Photo courtesy of Fruits of the City
As volunteer gigs go, this is one of the stranger ones.
Twin Cities based Fruits of the City is looking for Minnesotans to pick apples and pears… in other people’s backyards.
“All they really need is to show up,” said Jared Walhowe, coordinator of the program for The Minnesota Project. “We encourage them to bring water and bug spray. Long pants and sturdy shoes are good.”
Starting in mid-August, volunteers will fan out across the seven-county metro area, harvesting fruit that would otherwise go to waste. It’s just one of several projects in the state, including Good to Grow and the Garden Gleaning Project, that seek to capture extra produce for Minnesota food shelves.
Fruits of the City provides the boxes, the ten-foot pole pickers. Organizers also take care of getting the fruit to the food shelves — often by packing their own cars full of apples.
The group picks surplus at orchards, too. It partners with a local food bank to transport large harvests.
Last year more than 31,000 pounds of produce landed in metro food shelves. The shelves say they are eager to receive the fresh fruit to supplement the much more common donations of pasta or canned goods.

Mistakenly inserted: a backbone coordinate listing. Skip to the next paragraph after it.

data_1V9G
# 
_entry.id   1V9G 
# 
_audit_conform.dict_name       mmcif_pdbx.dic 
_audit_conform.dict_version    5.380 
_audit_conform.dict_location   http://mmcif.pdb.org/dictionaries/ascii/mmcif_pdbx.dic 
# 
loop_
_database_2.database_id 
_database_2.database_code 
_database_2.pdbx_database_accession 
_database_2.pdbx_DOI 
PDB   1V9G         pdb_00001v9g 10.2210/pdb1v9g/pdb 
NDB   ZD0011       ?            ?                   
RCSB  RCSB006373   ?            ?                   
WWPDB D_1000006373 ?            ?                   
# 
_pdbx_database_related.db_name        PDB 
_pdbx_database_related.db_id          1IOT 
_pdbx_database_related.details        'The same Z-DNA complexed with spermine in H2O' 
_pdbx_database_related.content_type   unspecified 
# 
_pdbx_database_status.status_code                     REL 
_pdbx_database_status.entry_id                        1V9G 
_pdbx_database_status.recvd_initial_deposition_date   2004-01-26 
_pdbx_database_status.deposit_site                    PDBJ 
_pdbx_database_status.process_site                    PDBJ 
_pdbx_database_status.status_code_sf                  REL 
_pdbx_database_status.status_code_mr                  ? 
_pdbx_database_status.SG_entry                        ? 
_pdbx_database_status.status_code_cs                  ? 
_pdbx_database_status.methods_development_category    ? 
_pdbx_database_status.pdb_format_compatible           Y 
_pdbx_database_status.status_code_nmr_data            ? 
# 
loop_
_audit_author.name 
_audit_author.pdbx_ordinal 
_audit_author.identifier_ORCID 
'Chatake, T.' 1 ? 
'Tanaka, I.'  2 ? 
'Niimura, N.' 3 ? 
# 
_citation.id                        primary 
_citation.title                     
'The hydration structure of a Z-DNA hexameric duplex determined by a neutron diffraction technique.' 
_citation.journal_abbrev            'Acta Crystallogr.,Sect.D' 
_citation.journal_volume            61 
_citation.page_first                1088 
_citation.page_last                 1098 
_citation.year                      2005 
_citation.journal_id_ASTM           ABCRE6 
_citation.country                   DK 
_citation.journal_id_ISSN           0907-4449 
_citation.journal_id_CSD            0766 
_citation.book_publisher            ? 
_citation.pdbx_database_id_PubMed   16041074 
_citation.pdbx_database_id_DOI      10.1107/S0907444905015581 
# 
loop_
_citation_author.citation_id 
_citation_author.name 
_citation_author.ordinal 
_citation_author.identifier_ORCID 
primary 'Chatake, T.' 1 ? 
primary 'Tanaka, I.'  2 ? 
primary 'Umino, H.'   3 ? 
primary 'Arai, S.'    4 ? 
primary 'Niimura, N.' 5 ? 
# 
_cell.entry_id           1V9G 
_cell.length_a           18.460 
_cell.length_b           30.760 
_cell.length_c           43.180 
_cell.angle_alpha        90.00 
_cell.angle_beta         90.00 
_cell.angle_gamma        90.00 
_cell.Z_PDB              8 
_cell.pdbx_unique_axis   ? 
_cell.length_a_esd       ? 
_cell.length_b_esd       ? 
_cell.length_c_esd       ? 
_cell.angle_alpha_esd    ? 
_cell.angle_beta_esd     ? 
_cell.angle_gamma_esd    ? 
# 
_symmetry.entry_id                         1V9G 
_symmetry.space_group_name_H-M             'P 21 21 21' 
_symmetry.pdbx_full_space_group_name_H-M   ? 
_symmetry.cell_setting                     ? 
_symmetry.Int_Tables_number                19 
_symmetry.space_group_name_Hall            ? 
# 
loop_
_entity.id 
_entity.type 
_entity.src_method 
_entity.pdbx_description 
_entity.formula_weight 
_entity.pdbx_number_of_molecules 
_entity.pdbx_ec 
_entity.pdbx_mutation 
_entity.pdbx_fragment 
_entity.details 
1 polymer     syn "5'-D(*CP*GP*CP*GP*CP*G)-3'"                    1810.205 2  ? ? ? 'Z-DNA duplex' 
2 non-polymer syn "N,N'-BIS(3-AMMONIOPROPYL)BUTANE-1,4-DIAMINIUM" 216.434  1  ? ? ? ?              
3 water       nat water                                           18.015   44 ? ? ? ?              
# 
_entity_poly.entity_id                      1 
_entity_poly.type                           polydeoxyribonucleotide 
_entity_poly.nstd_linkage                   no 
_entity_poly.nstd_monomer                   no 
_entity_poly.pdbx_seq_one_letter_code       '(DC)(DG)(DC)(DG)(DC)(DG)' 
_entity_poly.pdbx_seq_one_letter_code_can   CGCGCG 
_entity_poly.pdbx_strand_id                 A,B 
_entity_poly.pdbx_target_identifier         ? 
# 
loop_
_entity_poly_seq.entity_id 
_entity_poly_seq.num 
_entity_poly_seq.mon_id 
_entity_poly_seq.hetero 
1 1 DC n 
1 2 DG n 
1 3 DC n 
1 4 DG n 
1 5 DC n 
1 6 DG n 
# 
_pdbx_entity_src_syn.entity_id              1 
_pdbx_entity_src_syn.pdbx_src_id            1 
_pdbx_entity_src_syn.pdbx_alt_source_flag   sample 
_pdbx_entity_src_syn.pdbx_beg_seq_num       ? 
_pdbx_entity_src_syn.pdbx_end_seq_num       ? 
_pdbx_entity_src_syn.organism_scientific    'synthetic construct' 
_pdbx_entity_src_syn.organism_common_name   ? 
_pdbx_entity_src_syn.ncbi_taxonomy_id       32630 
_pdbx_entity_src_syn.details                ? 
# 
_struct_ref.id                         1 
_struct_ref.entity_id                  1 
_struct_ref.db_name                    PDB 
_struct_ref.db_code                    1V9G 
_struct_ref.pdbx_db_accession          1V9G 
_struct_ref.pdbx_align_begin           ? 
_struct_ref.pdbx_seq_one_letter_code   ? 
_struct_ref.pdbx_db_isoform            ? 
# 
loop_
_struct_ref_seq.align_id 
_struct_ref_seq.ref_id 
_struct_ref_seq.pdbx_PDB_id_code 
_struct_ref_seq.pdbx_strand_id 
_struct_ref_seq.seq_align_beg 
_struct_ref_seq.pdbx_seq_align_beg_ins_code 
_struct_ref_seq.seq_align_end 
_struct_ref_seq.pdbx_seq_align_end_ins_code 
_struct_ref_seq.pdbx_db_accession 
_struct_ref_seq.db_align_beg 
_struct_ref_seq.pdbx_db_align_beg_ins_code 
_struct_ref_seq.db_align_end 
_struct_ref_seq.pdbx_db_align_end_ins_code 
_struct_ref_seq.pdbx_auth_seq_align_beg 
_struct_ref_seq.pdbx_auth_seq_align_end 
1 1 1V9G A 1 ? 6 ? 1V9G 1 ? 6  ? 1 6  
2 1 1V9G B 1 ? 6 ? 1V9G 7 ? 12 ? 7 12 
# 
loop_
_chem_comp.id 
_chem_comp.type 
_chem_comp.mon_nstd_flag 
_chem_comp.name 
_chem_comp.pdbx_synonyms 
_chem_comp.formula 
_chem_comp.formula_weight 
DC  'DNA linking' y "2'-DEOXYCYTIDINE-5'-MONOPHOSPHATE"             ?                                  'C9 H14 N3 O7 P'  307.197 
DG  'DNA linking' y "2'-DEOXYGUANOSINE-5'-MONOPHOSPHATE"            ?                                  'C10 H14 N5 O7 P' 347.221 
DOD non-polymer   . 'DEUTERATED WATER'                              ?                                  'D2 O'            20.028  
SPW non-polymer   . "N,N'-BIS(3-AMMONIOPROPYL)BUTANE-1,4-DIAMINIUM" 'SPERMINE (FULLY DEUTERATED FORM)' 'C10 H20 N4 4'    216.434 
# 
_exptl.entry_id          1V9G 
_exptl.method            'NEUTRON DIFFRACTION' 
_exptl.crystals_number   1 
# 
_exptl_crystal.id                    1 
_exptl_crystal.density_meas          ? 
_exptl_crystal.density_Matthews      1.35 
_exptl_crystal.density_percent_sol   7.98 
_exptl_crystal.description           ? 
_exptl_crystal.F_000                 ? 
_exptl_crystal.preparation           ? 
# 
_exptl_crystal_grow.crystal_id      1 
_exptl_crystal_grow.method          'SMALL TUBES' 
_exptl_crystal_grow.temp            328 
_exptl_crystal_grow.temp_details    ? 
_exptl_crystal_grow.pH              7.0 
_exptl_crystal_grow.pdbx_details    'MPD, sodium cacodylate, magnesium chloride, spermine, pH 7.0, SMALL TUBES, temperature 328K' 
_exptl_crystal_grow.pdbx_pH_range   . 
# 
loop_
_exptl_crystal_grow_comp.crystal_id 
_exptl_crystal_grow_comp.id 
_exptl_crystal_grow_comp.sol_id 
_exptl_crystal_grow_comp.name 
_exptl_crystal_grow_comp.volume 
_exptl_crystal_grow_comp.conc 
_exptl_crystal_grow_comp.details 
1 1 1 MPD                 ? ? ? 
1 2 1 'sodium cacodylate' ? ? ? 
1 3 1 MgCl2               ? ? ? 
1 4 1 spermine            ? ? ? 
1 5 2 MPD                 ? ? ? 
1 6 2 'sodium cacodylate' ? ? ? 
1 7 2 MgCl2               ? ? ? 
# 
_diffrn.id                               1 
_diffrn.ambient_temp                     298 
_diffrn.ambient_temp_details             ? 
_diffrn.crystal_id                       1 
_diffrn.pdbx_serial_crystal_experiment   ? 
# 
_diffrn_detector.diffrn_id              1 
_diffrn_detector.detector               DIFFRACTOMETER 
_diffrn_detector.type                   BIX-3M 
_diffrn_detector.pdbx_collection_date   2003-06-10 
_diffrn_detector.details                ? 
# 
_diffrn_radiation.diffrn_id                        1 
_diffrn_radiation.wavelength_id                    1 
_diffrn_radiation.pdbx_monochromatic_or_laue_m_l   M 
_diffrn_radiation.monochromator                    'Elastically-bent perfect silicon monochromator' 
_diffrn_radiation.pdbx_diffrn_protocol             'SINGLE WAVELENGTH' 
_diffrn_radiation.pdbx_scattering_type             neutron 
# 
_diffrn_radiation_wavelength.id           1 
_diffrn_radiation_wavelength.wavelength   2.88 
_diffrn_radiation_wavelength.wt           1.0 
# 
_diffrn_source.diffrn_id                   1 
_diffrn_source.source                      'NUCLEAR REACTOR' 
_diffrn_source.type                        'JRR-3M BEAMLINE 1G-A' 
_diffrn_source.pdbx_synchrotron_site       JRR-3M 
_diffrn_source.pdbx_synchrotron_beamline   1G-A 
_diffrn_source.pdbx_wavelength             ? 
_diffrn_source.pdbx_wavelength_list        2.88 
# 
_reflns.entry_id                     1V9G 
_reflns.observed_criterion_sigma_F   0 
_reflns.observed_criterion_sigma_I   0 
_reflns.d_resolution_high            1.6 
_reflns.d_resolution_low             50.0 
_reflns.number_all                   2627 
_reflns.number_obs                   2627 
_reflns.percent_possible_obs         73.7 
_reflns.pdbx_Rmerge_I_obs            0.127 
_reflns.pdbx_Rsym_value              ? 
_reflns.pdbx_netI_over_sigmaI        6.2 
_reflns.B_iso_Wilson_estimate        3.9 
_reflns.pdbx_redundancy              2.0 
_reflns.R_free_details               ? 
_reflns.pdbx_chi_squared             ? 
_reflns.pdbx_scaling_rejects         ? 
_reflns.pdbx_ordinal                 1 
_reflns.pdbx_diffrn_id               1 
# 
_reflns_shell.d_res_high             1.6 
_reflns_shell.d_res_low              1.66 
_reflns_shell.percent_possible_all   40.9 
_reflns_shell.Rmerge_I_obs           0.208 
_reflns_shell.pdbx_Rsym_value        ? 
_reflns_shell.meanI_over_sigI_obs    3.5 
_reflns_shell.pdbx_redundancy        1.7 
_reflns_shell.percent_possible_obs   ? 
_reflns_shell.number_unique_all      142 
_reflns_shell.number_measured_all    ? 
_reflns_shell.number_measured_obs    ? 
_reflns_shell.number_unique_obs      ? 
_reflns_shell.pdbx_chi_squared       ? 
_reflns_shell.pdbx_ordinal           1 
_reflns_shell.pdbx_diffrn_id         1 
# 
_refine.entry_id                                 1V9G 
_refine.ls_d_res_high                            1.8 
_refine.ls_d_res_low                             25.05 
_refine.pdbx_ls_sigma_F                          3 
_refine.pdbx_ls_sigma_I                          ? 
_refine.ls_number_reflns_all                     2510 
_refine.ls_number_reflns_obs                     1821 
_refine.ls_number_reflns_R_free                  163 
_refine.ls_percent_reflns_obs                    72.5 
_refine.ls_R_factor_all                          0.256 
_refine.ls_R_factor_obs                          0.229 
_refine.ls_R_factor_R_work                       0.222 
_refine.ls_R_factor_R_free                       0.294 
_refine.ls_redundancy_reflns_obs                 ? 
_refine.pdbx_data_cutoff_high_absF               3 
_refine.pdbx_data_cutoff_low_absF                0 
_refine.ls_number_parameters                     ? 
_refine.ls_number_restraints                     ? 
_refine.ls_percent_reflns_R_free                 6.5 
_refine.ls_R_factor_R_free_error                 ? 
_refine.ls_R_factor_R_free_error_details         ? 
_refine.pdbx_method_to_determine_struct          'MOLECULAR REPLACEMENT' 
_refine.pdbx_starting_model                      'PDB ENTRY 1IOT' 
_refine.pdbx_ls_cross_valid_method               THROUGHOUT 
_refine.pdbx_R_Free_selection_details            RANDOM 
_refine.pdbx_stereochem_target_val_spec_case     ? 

“We’ve seen a growing need over the years for food in food shelves… especially for healthy foods and fresh foods,” said Walhowe. “A lot of food shelves are starting to make a change toward fresher foods, toward fruits and vegetables.”
Fruits of the City just posted its first call of the season for volunteer gleaners. The group is also looking for homeowners and orchards to register their trees for harvest. Many homeowners will register just a single apple tree.
Without the project, most of the fruit would go uneaten.
“A lot of it would just fall,” Walhowe said. And rot.